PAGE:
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At a Loss: A Falling Away FromA Falling Away From (2004)
Reviewer Rating: 4.5
Contributed by: indieinfoindieinfo
(others by this writer | submit your own)
Somewhere between the lines of punk, metal, emo, and hardcore, people got tired. Bands and listeners alike backed away from these genres that were perfectly defined, perfectly sealed off, and unapproachable. People wanted more from music and more flexibility to like different kinds of genres that .
Somewhere between the lines of punk, metal, emo, and hardcore, people got tired. Bands and listeners alike backed away from these genres that were perfectly defined, perfectly sealed off, and unapproachable. People wanted more from music and more flexibility to like different kinds of genres that overlapped with each other. It is within these lines that we find bands that can’t be described with one name, one tag line, one band comparison. One of these bands is At a Loss.
At a Loss hail from New York City, a city where any kind of music can find a niche. Signed to Blackout Records, a label that receives praise and criticism alike, At a Loss’s January 25, 2004 release shows how tired some people have become with simple genres and simple concepts. The ideas and styles put together on this album vary, and are technical and complex. The CD can almost be summed up into three different parts. The first section of the CD, from Cut Before the Death Scene to Turbulence, shows an emphasis on pop sensibilities. These songs are more straightforward than the other songs on the CD. Cut Before the Death Scene, the bands first single, puts an emphasis on pop sensibilities, although there is much more technique on this track. Effect pedals define the verses in this song, as well as a strong beat and bass line. In the Aftermath shows off Stephan Blackwell’s vocals, as he yells some of the lyrics and croons the rest. The bridge in the middle of the song also introduces a guitar riff that could be used in a Thursday song, the first hint of any emo influence on the CD.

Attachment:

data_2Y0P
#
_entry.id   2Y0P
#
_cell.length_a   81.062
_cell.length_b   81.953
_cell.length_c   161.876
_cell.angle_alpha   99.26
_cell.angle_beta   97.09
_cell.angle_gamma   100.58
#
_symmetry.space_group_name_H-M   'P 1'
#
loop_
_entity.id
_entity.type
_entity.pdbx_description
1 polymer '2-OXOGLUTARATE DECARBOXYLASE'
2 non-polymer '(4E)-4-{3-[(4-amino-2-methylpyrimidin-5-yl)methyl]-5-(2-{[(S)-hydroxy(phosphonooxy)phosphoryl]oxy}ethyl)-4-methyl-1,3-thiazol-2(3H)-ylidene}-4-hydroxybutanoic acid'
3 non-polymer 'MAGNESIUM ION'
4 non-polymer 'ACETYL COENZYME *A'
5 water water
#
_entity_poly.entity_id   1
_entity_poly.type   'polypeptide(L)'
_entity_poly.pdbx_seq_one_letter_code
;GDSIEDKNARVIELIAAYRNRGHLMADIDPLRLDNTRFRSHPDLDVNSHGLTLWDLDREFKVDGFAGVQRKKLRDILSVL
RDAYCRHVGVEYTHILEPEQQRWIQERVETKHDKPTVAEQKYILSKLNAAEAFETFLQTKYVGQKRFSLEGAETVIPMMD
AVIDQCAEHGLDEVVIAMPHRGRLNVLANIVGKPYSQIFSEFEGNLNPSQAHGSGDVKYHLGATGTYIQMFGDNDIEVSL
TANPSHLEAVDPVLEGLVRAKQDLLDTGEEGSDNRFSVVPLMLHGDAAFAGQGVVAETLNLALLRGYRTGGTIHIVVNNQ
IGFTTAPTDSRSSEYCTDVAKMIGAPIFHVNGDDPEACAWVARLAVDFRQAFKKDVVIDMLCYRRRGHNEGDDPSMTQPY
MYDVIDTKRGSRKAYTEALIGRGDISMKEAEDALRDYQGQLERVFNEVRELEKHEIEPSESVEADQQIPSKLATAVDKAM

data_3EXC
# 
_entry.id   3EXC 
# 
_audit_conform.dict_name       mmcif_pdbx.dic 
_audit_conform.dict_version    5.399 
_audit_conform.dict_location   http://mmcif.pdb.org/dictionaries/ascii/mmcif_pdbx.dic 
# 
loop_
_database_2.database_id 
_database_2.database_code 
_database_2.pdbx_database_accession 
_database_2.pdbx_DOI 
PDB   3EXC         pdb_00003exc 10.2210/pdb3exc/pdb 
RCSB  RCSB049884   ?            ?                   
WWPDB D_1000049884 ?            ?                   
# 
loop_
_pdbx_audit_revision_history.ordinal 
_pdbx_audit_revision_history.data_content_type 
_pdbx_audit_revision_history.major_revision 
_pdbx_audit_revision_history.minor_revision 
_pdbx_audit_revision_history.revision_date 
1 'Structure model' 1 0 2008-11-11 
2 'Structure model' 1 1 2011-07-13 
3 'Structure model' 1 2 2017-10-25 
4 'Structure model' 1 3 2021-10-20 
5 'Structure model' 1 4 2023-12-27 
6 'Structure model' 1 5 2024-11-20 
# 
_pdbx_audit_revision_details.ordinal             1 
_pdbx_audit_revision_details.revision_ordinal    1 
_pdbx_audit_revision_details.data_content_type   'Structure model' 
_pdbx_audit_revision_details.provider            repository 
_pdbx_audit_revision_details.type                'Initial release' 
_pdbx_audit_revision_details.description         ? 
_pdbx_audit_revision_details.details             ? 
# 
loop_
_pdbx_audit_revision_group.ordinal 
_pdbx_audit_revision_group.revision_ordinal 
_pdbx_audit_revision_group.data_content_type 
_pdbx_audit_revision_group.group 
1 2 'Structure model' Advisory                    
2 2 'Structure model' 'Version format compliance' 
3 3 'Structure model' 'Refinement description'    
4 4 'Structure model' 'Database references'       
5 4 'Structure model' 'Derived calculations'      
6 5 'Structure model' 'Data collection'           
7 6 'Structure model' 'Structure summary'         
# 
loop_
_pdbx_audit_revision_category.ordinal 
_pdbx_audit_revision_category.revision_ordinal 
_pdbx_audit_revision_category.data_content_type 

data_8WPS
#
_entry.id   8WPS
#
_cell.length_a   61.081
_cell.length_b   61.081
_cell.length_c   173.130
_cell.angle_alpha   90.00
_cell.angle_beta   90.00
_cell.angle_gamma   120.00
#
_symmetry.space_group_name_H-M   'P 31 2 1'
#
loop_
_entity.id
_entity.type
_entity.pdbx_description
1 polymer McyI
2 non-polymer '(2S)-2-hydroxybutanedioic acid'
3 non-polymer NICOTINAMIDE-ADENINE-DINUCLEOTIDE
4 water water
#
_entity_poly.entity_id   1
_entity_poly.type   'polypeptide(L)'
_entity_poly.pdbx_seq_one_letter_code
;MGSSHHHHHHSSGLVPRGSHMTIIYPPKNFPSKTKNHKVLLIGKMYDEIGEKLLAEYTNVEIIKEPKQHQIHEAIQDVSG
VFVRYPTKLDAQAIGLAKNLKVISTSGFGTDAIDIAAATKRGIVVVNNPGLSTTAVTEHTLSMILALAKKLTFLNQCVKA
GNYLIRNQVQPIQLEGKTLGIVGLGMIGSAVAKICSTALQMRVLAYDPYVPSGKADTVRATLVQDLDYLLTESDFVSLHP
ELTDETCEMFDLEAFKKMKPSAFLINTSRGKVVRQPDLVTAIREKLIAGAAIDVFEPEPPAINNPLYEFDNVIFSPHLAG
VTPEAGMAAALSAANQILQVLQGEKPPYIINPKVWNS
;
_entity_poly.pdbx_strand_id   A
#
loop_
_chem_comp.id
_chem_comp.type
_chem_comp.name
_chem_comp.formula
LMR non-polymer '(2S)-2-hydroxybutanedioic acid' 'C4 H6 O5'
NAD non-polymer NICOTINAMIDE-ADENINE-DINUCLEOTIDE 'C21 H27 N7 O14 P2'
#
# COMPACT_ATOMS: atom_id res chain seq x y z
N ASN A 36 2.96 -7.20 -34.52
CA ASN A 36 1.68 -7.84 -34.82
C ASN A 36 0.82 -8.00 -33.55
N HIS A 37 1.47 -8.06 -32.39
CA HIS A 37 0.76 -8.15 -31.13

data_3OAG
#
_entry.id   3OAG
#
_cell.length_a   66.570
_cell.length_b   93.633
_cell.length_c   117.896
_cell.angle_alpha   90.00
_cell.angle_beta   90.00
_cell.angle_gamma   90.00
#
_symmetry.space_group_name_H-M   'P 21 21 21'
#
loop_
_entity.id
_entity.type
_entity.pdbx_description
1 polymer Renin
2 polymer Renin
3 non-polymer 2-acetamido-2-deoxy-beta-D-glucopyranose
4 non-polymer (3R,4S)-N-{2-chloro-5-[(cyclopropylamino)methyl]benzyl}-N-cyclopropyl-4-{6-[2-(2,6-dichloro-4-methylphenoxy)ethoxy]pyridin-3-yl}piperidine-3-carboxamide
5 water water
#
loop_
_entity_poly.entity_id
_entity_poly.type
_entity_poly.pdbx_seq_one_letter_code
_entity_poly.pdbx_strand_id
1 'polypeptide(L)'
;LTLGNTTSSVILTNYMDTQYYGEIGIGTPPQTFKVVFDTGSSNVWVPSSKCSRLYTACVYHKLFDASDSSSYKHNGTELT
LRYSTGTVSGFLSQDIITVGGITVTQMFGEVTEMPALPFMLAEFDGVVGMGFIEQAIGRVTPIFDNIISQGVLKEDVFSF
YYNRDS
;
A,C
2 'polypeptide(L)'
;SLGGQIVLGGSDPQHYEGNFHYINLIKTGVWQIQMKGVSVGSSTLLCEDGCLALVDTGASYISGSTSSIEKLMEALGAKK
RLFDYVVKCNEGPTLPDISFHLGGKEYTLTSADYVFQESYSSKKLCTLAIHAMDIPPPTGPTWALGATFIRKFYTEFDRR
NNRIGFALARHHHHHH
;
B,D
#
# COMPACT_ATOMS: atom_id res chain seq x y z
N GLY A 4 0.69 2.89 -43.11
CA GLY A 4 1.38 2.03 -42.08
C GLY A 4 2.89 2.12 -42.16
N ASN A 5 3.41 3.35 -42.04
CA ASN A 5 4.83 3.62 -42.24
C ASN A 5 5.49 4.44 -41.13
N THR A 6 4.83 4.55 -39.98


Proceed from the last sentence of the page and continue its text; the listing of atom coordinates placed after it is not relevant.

Without a Name is perhaps the most varied of the first four songs. After the intro in the song, the beginning verse is very quiet, with only a bass line and vocals. The lyrics repeat and the second time through the verse is louder, with a guitar part and a brought out drum line. Aaron Bumpus’s guitar influences are brought out after this verse, as he kicks into a heavy metal influenced guitar solo. While this may seem out of place, it fits perfectly with the crescendo in the entire structure of the song. The best example of the pop sensibility of the section is Turbulence, which shows the most basic riffs on the CD with the most straightforward progression on the CD.
The second section of this CD is very short. It is only two songs, and one of which is more of an instrumental intro straight out of the playbook of bands like Texas is the Reason. Low Oceans builds up perfectly to a strong and epic beginning to Closing Yours, my favorite track off the CD. Closing Yours starts strong and then immediately goes quiet. The rest of the song is spent building up to a final section. Blackwell sings out “This is how I break down,” as the song moves from the first section to the second. While the first song is very held back with great tension in the guitar lines, the second part starts to slowly release the tension. Bumpus’s metal influence starts to rear its head again, and Blackwell’s lyrics are practically yelled out as the effect sounds help to build the mood. After three silent beats of just drum tapping, Blackwell screams out “Live, Learn, Burn, Feel my stomach turn” to reach the crescendo of the song, highlighted by a chromatic guitar line. The song softens up for one final moment before the beginning of the song is repeated. Truly an emotional rollercoaster, Closing Yours is a section of the CD on its own. It is an epic song that shows heavy emo and metal influences that blend into a sound that is neither.